I had this crazy dream last night. It must have been next year sometime, because it was the opening ceremony for the Nord Stream II pipeline, in Germany. President Putin was there for the ribbon-cutting ceremony (naturally), flanked by a beaming Gerhard Schroeder and Donald Tusk. Maros Sefcovic was aglow with bonhomie as he presented the ceremonial silver shears, and a beaming Petro Poroshenko, backed by members of the Atlantic Council, applauded politely as Mr. Putin stepped forward to cut the ribbon. As the two cut ends fluttered to the floor, a pig flew in through the open window, and described a lazy parabola around the ceiling fixture. Stroking past me, it executed a casual barrel-roll, winked, and burst into a cloud of red sparks: Lady Ashton – caught in mid-clap – exclaimed, “Gosh!” It looked like a Berkshire to me, although I am not a reliable judge of swine.
I’m just kidding, of course; there was no dream. That was just stage-setting. But you’re getting good, and require less and less such trimmings, and I know you spotted right away what made the situation ridiculous enough that it must have been a dream. That’s right! With the exception of Messrs Putin and Schroeder, none of the people mentioned would be happy at the opening of Nord Steam II. The Atlantic Council, in particular, would rather crawl through the garbage chute the day after the annual seafood buffet. In case you are unsure about their rigid and unblinking opposition to the project, you might want to refresh yourself with this: “Nord Stream 2 is a Bad Deal for Europe”.
The authors – a Lithuanian-born American who is also the author of “The New Politics of Natural Gas”, a paean of approval for American shale gas, and a fellow Lithuanian who is an intern at NATO’s Energy Security Section – list four reasons why Nord Stream II must be stopped. Just before we start looking at them, I’d like you to remember the alternative is the status quo ante: continued transit through Ukraine. The amounts will be roughly the same, but one option will see gas transiting through Ukraine as it does now, and one will not. Let’s examine each point in their argument in that context, because if they are arguing that Nord Stream II should not be built – and they are – they should be able to demonstrate how the present option improves upon the possibility. Ready? Let’s get started.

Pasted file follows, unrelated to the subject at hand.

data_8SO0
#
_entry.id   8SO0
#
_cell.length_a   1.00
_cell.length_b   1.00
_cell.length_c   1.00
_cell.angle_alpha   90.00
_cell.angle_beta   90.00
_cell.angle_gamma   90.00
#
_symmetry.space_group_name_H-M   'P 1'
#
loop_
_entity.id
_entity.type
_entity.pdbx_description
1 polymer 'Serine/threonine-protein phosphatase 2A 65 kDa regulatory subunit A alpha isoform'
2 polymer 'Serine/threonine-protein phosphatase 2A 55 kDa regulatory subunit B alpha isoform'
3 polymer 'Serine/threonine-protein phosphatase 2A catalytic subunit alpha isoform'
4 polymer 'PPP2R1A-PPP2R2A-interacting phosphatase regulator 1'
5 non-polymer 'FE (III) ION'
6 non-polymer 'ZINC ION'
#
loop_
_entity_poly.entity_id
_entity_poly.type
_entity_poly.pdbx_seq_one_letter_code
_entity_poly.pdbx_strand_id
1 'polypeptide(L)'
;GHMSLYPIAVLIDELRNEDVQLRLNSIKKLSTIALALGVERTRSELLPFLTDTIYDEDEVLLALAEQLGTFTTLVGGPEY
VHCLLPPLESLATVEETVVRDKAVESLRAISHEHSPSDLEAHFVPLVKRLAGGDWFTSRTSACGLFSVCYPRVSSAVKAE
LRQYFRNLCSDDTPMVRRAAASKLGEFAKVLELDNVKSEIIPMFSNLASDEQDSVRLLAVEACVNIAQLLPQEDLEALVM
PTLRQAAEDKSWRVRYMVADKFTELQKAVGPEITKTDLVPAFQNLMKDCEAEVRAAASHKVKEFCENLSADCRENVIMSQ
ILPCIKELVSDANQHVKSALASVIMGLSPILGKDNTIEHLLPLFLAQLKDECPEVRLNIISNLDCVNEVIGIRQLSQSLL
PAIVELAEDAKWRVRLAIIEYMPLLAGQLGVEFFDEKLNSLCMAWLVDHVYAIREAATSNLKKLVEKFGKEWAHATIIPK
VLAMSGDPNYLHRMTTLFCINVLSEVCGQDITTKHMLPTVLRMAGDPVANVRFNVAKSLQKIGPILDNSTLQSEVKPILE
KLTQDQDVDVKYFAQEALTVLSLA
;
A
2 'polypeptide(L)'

One: it undermines European energy security strategy. Really? How would it do that, in a way the current situation does not? How secure is having 30%-plus of your gas supply shut off? Doesn’t sound like much of a strategy to me. Has that ever happened under the current system? Sure has. It was blamed on Russia, of course, by Ukraine, which was siphoning off large amounts of gas meant for Europe for its own use and profit, confident that Russia would not dare shut the gas off because it was Europe’s supply. Beautiful, no? Ukraine gets free gas, as much as it wants, and the Russians grind their teeth in frustration but can ultimately do nothing. That was when Russia and Ukraine got along more or less all right, although Ukraine has regularly tried to leverage its gas-transit status. The two countries are now bitter enemies, and there is no incentive whatsoever for Ukraine to safeguard Russia’s interests, while there is every incentive to steal from Russia at any opportunity, since it will get a pat on the head from the west for doing it. A track record of pilfering, followed by deteriorating relations and an environment in which hatred of its gas supplier is encouraged: hmmmm…I’m not getting that old it’ll-be-all-right feeling. Continue reading “Imagine My Surprise”